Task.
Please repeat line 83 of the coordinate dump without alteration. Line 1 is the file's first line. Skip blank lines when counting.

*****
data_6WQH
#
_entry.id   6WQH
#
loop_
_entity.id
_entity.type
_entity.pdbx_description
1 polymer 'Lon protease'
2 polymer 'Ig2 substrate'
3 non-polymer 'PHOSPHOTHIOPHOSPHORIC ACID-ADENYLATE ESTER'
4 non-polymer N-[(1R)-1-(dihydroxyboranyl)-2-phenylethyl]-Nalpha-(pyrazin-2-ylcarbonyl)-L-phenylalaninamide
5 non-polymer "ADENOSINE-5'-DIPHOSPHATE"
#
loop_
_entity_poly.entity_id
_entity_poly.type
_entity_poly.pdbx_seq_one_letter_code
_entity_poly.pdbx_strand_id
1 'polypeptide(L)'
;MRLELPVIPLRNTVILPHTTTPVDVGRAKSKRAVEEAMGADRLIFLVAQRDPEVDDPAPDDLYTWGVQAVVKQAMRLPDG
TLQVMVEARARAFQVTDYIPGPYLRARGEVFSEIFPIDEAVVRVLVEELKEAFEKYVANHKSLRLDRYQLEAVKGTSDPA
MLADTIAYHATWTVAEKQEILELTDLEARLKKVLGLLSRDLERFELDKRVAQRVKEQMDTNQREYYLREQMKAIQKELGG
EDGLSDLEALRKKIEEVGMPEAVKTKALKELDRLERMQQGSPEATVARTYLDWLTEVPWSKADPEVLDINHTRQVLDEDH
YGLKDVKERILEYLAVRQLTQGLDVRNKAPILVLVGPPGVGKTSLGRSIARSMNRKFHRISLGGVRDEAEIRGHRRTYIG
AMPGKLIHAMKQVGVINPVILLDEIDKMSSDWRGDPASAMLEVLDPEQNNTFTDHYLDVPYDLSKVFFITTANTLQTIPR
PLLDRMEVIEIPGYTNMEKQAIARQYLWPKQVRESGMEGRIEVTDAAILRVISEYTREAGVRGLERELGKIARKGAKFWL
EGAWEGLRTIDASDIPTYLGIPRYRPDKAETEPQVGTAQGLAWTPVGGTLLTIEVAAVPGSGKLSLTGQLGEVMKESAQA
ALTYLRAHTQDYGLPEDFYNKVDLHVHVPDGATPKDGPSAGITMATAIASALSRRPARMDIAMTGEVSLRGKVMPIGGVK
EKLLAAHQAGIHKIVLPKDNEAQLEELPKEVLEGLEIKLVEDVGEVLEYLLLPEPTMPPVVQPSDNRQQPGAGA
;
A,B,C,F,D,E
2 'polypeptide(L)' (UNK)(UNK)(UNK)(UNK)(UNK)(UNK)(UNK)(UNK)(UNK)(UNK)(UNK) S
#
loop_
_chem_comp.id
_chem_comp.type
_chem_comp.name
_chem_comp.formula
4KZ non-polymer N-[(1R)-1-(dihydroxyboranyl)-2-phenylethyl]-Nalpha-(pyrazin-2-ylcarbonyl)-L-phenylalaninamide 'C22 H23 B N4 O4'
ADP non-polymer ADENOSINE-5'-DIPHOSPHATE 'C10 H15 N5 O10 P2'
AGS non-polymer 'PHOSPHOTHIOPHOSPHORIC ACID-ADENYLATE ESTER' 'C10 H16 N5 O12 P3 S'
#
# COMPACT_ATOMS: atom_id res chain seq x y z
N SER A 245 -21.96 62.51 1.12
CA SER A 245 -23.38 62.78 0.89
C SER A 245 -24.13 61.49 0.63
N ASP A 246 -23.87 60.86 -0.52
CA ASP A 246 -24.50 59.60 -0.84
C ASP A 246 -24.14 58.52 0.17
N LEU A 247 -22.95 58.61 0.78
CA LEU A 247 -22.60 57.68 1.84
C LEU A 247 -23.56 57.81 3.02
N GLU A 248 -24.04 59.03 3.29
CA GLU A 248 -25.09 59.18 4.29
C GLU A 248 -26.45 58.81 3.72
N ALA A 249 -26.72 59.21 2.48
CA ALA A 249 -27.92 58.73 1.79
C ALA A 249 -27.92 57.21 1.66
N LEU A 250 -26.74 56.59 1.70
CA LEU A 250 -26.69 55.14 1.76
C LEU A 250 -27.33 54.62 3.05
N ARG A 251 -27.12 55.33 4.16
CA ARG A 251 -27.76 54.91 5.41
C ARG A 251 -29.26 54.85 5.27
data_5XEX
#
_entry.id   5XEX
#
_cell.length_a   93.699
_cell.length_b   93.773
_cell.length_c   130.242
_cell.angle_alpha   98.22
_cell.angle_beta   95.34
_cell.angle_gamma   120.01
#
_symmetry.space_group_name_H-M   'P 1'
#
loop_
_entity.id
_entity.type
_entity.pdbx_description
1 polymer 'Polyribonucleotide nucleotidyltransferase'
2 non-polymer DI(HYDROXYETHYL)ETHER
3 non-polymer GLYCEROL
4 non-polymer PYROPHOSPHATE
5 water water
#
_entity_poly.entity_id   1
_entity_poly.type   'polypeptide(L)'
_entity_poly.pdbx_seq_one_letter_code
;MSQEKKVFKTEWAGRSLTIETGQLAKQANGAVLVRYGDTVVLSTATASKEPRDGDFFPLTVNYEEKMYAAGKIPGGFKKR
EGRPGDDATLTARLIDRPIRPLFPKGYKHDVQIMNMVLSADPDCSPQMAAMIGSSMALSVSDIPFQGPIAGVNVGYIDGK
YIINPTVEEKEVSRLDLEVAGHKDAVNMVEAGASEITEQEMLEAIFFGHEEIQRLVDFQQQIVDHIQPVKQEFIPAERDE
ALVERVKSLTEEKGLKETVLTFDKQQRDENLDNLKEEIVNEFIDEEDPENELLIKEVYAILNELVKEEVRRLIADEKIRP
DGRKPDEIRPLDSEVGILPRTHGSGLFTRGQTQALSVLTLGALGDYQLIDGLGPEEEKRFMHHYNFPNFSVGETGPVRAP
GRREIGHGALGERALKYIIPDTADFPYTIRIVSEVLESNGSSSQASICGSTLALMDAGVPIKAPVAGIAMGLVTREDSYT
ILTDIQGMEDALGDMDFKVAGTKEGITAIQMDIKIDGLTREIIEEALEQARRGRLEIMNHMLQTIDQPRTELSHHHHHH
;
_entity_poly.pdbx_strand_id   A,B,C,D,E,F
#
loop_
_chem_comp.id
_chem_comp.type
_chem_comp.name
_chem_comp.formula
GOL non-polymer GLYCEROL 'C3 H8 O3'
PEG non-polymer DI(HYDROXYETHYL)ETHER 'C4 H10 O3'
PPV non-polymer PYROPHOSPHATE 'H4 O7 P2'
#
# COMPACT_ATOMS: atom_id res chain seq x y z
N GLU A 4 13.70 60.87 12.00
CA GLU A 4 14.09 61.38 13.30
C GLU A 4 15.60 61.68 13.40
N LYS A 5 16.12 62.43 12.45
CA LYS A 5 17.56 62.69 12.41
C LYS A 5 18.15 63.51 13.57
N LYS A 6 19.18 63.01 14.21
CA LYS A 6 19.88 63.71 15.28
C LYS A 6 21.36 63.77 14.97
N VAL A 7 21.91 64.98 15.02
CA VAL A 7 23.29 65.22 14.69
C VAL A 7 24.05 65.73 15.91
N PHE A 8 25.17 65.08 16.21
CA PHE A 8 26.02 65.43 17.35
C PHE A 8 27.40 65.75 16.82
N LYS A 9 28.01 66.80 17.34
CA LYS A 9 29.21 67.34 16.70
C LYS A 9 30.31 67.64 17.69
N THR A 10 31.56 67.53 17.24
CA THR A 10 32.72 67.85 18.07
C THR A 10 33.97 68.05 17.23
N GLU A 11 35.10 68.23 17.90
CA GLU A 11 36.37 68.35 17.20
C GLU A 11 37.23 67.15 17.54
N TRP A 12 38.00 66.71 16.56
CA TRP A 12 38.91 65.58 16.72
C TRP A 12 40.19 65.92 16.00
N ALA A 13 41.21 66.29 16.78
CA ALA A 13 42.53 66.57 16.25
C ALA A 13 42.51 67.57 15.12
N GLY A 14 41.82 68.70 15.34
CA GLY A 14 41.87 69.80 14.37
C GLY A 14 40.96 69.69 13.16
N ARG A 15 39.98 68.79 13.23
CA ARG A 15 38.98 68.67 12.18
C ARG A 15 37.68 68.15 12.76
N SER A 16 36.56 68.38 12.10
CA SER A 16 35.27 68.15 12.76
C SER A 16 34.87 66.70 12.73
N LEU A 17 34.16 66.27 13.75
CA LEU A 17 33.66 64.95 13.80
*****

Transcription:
1 polymer 'Polyribonucleotide nucleotidyltransferase'